Oklahoma's expanded law aims to cover the "off-label use of drugs known to have abortion-inducing properties."
The law, passed in 2011, required doctors to follow strict U.S. Food and Drug Administration guidelines and prohibited off-label uses of certain abortion-inducing drugs, including changing a recommended dosage or prescribing it for different symptoms. The law also required doctors to examine women before prescribing the drugs, document medical conditions and schedule follow-up appointments.
Mifepristone, marketed under the trade names Korlym and Mifeprex, is better known as the abortion pill RU-486. The FDA has approved RU-486 for medical termination of intrauterine pregnancies of up to 49 days gestation, and for use in combination with gemeprost for termination of pregnancies between 13 and 24 weeks gestation.
Under the FDA-approved regimen, a 600 mg dose is administered by a clinician following a counseling session. Two days later, a clinician administers 400 micrograms of another medicine, misoprostol, to induce contractions.
Challengers, led by the Center for Reproductive Rights, argued the restrictions are "severe," "contrary to all available medical evidence," "burdensome" and arbitrary.
The requirement of in-person clinical administration of both doses, as well as followup appointments, constitute an undue burden according to the challenge.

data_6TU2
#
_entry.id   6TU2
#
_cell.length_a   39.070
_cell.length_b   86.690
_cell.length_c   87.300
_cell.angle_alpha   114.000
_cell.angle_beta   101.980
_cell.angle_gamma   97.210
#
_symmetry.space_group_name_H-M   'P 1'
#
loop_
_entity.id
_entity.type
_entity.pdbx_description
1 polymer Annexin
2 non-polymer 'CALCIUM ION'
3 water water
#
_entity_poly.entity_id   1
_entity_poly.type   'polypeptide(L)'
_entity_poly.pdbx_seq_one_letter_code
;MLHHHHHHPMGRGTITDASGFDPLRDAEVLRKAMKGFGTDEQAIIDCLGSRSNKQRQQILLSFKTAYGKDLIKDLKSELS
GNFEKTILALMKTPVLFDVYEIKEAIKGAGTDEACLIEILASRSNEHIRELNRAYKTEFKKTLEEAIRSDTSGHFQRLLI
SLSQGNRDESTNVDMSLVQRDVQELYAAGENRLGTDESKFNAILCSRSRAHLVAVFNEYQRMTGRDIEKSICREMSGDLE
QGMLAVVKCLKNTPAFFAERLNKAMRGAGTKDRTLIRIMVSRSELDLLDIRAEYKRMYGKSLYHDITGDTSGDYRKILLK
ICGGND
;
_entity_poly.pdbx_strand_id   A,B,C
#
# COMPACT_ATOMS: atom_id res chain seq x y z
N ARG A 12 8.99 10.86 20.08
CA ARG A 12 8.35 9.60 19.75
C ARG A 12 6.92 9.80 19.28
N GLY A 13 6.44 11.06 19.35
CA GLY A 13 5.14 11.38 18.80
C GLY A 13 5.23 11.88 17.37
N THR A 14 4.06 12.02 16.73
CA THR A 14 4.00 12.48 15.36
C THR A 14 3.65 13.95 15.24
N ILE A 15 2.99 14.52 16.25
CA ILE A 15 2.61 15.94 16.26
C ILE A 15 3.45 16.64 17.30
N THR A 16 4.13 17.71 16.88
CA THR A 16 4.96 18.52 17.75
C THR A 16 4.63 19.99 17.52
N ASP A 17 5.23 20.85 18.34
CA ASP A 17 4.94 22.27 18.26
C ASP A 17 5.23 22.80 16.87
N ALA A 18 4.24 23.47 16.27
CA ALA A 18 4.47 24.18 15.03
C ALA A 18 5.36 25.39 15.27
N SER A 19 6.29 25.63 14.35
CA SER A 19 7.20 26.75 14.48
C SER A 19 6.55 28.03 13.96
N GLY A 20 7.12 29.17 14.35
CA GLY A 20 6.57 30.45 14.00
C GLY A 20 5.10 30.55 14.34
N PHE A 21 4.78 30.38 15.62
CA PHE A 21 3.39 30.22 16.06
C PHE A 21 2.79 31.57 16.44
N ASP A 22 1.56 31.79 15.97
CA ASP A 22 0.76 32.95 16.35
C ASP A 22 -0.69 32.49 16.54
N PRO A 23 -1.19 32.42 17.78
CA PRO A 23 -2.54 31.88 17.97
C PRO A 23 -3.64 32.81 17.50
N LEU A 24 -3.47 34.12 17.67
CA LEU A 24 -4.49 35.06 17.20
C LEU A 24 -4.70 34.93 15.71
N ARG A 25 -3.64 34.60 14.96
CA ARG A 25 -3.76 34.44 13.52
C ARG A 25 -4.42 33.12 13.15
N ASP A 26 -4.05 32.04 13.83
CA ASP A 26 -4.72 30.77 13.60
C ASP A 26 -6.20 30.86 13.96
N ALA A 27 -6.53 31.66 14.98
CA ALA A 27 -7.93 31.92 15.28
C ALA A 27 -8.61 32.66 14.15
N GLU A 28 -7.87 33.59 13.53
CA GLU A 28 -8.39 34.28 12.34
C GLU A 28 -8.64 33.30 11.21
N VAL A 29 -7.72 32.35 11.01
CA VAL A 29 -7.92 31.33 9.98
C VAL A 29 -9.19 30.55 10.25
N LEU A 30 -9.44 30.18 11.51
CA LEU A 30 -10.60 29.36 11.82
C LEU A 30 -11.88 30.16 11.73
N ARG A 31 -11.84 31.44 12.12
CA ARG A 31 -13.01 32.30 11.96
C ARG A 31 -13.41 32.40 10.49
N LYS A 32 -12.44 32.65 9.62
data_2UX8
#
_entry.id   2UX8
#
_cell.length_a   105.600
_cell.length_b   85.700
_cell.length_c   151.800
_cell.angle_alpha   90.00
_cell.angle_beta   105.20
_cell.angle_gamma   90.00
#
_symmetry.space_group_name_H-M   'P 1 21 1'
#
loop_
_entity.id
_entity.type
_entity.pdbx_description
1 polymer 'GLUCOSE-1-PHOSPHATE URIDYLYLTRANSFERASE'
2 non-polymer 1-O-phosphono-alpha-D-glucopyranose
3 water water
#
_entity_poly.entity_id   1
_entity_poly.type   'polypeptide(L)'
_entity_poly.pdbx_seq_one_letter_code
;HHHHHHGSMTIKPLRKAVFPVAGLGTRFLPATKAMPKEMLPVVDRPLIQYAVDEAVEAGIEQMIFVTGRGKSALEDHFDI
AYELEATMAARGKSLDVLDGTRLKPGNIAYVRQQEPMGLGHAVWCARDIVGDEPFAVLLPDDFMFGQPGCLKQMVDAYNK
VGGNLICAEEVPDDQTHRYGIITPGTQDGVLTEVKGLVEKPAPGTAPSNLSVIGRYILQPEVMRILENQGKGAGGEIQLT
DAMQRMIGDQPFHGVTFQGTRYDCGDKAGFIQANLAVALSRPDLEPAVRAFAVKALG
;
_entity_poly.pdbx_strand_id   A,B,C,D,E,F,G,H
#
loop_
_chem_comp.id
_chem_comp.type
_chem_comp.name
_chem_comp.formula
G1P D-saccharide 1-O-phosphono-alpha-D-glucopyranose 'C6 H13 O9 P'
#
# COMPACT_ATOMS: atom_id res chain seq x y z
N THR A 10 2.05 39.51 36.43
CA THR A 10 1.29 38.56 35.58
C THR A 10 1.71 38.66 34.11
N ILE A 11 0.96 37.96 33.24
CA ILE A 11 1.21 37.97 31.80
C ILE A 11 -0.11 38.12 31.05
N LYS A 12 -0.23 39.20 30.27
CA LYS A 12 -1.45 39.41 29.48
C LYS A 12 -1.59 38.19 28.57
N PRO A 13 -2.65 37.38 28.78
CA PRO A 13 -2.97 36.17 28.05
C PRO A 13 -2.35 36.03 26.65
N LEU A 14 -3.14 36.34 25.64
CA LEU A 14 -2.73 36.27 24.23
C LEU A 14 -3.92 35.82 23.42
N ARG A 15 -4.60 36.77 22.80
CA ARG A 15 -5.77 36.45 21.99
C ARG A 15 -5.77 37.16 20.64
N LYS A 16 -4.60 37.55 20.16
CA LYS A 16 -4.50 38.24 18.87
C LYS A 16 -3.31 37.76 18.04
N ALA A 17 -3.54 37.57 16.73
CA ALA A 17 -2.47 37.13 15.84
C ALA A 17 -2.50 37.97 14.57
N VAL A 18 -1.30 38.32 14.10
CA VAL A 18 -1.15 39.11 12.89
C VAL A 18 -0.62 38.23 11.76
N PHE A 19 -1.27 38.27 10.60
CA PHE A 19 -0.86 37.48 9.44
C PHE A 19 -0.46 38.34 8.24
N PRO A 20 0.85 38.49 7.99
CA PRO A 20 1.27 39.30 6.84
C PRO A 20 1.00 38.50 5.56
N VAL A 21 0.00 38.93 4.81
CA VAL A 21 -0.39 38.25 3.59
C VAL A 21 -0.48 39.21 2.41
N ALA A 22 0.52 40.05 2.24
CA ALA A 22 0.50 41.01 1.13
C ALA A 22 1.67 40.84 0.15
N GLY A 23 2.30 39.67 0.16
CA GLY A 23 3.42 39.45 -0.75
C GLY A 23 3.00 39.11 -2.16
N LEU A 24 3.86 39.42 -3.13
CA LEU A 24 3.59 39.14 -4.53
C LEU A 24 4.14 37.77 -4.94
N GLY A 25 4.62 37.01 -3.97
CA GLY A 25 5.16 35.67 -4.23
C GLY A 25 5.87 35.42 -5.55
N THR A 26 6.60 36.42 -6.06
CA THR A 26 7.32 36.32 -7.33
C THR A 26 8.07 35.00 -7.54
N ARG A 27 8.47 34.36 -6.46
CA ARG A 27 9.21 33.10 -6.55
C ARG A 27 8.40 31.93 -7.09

SCOTUS justices noted that the law's challengers had argued that H.B. 1970 "coerce[s] some women to have unwanted and unnecessary surgery."
This argument "simply ignores the fact that the decision to undergo an abortion remains with the pregnant woman herself," the justices concluded in a footnote. "H.B. 1970 does not 'coerce' any woman into having an abortion -- medical or surgical -- it merely regulates the circumstances under which a medical abortion may be performed."
The Supreme Court sent the case back to the state for clarification. The justices want to know if the Oklahoma law “prohibits the use of misoprostol to induce abortions, including the use of misoprostol in conjunction with mifepristone according to a protocol approved by the Food and Drug Administration.” The high court also wants to know if the law stops “the use of methotrexate to treat ectopic pregnancies,” which is when an embryo implants somewhere outside of the uterus.
Further proceedings in this case "pending receipt of a response from the Supreme Court of Oklahoma."